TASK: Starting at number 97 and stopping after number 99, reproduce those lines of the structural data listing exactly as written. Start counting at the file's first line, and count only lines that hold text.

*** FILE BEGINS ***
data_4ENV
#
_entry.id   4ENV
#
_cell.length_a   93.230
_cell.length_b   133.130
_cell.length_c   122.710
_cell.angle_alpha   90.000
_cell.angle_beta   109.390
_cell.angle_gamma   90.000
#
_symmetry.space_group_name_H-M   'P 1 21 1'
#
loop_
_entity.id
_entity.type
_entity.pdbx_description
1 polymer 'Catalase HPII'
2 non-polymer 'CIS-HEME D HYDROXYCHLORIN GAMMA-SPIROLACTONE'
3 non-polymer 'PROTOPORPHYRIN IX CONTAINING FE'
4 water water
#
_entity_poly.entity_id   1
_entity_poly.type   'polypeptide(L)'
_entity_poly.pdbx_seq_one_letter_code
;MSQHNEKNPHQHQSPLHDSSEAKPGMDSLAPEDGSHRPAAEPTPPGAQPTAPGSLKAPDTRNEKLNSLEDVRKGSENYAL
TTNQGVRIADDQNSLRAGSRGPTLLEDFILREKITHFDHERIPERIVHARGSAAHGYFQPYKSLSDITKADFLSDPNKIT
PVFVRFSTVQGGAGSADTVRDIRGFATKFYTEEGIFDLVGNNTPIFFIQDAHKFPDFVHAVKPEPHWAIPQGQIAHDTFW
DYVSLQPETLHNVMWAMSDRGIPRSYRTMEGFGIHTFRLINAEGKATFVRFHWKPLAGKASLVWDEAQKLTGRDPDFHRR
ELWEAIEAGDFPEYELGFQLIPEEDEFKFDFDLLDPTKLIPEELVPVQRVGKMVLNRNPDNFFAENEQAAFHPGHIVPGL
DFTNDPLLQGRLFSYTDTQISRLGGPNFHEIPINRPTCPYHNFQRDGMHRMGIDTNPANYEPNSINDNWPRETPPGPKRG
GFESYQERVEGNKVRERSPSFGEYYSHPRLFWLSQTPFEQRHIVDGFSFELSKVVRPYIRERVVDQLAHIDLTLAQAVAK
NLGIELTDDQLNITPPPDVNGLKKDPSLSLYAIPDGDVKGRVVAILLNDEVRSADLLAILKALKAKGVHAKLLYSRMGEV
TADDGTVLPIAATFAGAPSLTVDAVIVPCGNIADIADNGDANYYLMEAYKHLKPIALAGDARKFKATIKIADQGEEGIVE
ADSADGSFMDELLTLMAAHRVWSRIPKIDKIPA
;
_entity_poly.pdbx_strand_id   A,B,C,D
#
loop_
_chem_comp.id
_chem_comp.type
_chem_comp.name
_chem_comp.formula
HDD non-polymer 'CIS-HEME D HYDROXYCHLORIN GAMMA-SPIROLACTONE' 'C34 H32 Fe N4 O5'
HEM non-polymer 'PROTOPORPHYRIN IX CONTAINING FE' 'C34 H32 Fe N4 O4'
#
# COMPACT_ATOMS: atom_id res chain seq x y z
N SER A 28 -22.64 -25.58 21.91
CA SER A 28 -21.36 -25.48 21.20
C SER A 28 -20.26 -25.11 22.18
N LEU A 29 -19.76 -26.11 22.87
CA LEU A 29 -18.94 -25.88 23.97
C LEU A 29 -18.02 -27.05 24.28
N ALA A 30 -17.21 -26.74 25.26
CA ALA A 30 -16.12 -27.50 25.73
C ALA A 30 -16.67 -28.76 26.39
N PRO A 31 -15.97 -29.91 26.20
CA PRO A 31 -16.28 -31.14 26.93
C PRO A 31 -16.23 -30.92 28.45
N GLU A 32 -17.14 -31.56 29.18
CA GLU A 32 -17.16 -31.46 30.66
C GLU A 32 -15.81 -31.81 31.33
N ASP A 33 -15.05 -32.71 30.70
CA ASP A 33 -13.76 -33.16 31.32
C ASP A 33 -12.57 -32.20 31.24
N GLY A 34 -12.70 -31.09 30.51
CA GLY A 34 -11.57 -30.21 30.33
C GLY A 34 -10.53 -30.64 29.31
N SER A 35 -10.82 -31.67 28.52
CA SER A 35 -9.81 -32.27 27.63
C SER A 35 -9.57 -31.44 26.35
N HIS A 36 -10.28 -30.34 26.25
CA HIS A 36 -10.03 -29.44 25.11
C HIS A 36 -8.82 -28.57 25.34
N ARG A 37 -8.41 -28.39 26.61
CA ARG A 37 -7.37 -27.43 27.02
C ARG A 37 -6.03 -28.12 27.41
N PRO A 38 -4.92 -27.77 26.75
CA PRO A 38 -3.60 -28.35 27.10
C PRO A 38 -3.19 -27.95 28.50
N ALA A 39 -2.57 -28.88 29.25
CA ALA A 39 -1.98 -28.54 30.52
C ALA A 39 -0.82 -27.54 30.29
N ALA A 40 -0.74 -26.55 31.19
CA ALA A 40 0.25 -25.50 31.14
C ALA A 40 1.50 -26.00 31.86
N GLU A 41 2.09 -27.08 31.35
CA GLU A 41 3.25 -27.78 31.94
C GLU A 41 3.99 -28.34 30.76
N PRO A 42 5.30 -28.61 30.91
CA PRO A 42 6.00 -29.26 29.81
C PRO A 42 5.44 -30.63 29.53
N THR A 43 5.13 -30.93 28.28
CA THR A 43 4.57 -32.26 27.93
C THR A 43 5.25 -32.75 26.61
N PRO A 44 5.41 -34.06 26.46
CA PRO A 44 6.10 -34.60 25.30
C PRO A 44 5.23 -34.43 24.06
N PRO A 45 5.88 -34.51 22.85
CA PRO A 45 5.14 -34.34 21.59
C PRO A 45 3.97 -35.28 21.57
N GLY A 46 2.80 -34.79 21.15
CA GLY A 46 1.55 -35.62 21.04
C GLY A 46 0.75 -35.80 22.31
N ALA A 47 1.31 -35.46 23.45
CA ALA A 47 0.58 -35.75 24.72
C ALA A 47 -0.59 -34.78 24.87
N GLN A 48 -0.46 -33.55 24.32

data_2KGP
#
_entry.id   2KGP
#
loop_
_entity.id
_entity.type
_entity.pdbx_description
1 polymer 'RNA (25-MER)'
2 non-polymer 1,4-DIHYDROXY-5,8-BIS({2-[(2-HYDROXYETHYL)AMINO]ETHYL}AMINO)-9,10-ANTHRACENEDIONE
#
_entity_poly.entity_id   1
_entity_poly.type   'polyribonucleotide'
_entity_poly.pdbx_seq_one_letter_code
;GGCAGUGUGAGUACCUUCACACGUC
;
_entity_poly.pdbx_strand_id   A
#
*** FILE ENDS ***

CA PRO A 44 6.10 -34.60 25.30
C PRO A 44 5.23 -34.43 24.06
N PRO A 45 5.88 -34.51 22.85